Thor Freudenthal (Hotel for Dogs, Diary of a Wimpy Kid) takes over for Chris Columbus in this sequel to the Percy Jackson & The Olympians: The Lightning Thief that has been three years in the making — as I have been constantly reminded of by my daughter, who adores any and all books by Rick Riordan. Now three years is a pretty substantial gap between installments of a franchise aimed towards young adults. As a result, I wouldn’t be surprised if a good chunk of the readership has moved on already and this second movie won’t end up surpassing the $247 global take of the first film. Yet that’s a shame because either this sequel actually entertains (in a splashy, special-effects sort of way) quite a bit more than its predecessor, or I’m more forgiving at this point in life.
Perhaps another reason that this sequel is more fun than the last movie is that, this time around, the tale dispenses with all of the exposition that bogged down the first movie and just jumps straight into the action since viewers are already familiar with the main characters’ position as demigods who are the spawn of (largely) one-night stands between Greek gods and humans. Thus, the fun stuff commences rather quickly once the story’s main villain — Luke, son of Hermes — takes his daddy issues out on the world by sending in a nasty, murderous beast through the (normally) impenetrable barriers surrounding Camp Half-Blood. Yep, Luke the Lightning Thief is back and aims to recruit a band of detractors from this group of demigods, and Percy Jackson (Logan Lerman), son of Poseidon (god of the sea), is his main choice for a partner.
These days, however, Percy is feeling rather inadequate and not-so-secretly wonders if he previously saved Olympus by chance as a one-“quest” wonder. Of course, that trip wasn’t really a quest (as I mentioned in my review of the first movie) because there was no measurable character growth, no lessons were learned, and any “wins” were the result of sheer luck and/or help from the gods. That same pattern fits the second movie as well, and (of course) Percy and his pals — Annabeth (Alexandra Daddario), daughter of Athena; and Grover (Brandon T. Jackson), a Satyr — prevail in the end, but their victories are shallow and merely the result of repeated instances of sheer luck, inherited weaponry, and (yeah, I’m saying it) nepotism.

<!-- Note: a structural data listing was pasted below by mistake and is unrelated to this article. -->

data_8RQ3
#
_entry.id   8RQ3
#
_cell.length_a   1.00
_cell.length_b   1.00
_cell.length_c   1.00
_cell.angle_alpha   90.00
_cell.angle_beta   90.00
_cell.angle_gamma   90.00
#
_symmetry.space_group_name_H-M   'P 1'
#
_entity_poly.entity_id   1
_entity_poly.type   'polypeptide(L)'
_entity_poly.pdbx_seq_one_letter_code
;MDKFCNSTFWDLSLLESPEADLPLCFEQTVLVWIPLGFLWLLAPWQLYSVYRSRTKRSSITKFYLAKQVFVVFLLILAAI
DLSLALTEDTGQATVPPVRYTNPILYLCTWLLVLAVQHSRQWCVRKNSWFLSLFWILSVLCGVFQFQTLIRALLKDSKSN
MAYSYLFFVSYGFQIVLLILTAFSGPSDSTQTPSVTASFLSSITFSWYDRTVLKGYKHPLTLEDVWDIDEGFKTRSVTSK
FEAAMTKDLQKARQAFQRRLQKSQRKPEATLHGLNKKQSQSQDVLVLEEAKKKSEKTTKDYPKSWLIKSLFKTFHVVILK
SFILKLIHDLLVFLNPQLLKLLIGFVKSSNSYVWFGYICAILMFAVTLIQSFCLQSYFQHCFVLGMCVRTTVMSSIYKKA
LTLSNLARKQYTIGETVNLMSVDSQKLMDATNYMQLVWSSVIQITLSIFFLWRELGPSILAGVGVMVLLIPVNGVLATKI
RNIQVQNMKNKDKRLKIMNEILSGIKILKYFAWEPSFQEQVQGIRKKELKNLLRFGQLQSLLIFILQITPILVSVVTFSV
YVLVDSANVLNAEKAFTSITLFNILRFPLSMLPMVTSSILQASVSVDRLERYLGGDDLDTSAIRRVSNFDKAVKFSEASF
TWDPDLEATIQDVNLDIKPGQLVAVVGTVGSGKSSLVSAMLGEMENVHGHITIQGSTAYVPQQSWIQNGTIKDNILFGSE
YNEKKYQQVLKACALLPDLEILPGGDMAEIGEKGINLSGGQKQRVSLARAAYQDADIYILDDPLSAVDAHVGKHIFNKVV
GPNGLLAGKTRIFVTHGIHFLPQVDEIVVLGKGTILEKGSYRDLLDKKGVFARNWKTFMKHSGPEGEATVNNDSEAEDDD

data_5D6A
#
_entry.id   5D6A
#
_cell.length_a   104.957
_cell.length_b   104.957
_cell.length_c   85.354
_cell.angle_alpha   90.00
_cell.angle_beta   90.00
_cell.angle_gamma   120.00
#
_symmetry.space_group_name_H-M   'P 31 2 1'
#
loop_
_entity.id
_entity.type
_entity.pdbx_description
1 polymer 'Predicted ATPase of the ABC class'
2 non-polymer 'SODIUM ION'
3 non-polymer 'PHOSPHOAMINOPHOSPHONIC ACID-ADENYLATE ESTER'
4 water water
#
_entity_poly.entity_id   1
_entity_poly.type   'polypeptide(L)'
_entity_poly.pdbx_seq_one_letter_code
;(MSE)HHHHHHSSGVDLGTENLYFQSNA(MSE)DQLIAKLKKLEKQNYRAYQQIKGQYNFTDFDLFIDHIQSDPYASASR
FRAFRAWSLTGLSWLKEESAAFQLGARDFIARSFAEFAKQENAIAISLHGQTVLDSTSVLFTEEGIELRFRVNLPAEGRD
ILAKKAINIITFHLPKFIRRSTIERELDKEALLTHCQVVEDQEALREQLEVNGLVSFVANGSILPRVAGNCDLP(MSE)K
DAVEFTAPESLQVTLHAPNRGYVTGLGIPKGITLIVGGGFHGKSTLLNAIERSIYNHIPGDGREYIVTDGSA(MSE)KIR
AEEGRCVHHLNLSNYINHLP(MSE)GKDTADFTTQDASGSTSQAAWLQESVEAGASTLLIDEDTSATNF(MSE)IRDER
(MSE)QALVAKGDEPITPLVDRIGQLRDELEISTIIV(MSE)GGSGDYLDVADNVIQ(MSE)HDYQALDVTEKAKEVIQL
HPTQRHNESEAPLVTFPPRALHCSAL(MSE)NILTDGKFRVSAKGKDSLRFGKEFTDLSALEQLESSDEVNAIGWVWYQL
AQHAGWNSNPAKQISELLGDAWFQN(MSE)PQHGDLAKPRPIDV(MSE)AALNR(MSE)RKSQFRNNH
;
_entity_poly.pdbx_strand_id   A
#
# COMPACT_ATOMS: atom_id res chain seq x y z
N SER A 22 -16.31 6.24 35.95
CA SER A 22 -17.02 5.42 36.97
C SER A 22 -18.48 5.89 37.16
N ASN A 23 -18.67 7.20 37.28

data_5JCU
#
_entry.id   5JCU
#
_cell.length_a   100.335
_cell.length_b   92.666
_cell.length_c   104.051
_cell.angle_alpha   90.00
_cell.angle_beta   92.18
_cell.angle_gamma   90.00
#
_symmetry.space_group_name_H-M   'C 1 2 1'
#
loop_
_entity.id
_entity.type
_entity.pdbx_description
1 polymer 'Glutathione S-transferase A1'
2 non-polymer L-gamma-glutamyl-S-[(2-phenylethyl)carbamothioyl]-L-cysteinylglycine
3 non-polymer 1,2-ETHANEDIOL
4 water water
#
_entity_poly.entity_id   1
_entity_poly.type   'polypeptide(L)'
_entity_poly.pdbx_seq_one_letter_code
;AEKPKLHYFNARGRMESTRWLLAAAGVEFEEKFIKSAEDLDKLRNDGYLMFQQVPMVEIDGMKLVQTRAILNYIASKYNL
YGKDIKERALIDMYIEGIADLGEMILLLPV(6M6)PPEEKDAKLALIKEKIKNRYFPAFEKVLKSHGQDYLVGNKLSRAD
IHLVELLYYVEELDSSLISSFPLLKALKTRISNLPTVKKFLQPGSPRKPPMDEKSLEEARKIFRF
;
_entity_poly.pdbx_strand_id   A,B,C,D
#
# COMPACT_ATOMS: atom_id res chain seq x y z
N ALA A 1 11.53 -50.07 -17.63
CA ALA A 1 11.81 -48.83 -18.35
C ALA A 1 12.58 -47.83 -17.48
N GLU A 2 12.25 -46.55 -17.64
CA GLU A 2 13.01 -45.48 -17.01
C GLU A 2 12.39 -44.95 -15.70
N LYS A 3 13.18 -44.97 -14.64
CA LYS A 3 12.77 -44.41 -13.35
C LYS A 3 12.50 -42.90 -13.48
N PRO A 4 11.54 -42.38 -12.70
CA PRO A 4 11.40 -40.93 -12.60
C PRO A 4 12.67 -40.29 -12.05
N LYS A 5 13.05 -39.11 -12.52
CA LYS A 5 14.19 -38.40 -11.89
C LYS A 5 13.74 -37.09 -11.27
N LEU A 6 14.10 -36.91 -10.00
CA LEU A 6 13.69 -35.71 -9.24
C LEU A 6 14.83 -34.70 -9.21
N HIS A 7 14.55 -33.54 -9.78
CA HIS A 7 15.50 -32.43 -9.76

To complicate matters, Percy quickly meets his newfound brother, Tyson (Douglas Smith), who is cursed with existence as a Cyclops after Poseidon apparently got freaky with a sea nymph. Percy also learns that he is the likely subject of a prophecy that indicates he is the One who can rescue the fabled Golden Fleece before it gets used for evil … as in the resurrection of Kronos. The search for the Golden Fleece takes Percy and pals to the Bermuda Triangle, which is portrayed as the movie’s Sea of Monsters. Truth be told and due to time constraints, the screenwriters have substantially abridged the second book to the series, so there’s really only one monster in this sea, but it’s a doozy.
Ultimately, this sequel is a lot of fun in a mindless, Transformers-esque, popcorn-crunching sort of way. As in the first movie, there are enough recognizable faces to keep non-readers amused, so for adults who haven’t read the books, the sequel delivers a hilarious Stanley Tucci (as a chronically frustrated Dionysus, who is charged with running Camp Half-Blood and whose wine keeps turning to water, thanks to a grudge-holding Zeus) and about five minutes of Nathan Fillion as a suit-wearing Hermes who cracks a few wink-winks at the audience, including a joke about how all the best television shows get cancelled. Pierce Brosnan does not return as the centaur who runs the place, but that’s all good and well because most of the action takes place outside the demigods’ home base. Sea of Monsters is a ridiculous, CGI-filled monstrosity that features things as ridiculous as a treacherous mechanical bull and an old warship manned by zombified Confederate soldiers from the Civil War that “live” to serve
Aries Ares. Still, it’s a hell of a good time to watch and not nearly as mind-numbing as most spectacles geared towards the young-adult audience.
Agent Bedhead lives in Tulsa, Oklahoma. She and her little black heart can be found at Celebitchy.